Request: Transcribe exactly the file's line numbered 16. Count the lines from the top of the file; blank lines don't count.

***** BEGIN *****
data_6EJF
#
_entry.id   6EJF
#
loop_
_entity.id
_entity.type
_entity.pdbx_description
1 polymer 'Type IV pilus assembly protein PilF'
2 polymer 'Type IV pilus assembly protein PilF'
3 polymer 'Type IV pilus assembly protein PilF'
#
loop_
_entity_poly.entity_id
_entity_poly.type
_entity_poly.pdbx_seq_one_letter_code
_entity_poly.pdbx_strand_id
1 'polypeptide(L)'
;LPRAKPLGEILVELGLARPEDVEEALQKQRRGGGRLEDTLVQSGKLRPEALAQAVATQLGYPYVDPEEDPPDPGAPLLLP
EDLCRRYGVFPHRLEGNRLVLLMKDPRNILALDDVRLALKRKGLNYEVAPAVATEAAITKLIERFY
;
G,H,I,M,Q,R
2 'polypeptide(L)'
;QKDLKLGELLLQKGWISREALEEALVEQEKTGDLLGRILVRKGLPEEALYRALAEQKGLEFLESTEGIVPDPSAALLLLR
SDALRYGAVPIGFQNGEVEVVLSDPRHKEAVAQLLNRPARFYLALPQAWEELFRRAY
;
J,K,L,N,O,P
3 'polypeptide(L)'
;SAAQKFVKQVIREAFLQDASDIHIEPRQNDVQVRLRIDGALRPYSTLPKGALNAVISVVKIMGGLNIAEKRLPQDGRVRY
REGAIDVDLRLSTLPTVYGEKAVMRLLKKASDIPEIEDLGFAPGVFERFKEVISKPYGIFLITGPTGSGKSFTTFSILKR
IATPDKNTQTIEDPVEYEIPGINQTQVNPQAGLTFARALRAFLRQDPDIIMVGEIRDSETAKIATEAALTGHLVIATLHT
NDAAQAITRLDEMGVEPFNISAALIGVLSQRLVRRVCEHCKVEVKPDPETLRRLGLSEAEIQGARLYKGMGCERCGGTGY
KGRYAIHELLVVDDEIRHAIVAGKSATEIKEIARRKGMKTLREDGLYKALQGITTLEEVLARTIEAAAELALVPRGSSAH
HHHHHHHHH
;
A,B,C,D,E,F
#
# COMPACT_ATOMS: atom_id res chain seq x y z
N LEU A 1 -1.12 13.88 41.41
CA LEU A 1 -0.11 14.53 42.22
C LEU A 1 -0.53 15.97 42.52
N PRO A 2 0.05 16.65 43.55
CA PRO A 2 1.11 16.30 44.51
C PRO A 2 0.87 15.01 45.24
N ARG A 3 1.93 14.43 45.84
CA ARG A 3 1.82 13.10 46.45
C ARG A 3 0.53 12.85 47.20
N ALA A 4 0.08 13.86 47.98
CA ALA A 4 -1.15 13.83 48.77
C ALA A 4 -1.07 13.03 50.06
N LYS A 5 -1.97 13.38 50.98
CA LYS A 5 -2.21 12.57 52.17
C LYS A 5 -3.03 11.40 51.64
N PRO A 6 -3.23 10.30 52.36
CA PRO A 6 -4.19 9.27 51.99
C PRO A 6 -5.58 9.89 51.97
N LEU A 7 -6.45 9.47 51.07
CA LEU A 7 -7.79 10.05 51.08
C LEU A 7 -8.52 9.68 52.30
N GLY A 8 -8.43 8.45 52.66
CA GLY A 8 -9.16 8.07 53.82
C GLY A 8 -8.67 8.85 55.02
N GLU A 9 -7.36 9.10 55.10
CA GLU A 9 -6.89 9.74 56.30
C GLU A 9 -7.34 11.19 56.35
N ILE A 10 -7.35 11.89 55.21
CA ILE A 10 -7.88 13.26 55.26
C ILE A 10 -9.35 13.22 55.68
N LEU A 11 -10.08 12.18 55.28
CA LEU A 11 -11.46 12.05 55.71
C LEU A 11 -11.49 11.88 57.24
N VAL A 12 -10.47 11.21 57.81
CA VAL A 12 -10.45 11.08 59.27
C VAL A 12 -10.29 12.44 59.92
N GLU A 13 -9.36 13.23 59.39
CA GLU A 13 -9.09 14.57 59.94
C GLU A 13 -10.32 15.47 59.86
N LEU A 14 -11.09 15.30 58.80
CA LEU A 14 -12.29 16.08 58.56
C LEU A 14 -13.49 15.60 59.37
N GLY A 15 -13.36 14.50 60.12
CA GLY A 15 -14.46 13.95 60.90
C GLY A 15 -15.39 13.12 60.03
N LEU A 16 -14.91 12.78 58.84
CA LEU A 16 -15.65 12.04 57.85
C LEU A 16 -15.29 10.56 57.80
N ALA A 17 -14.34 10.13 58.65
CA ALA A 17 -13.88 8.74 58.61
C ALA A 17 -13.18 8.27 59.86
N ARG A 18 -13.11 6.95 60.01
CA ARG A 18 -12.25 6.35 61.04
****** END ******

_entity_poly.pdbx_seq_one_letter_code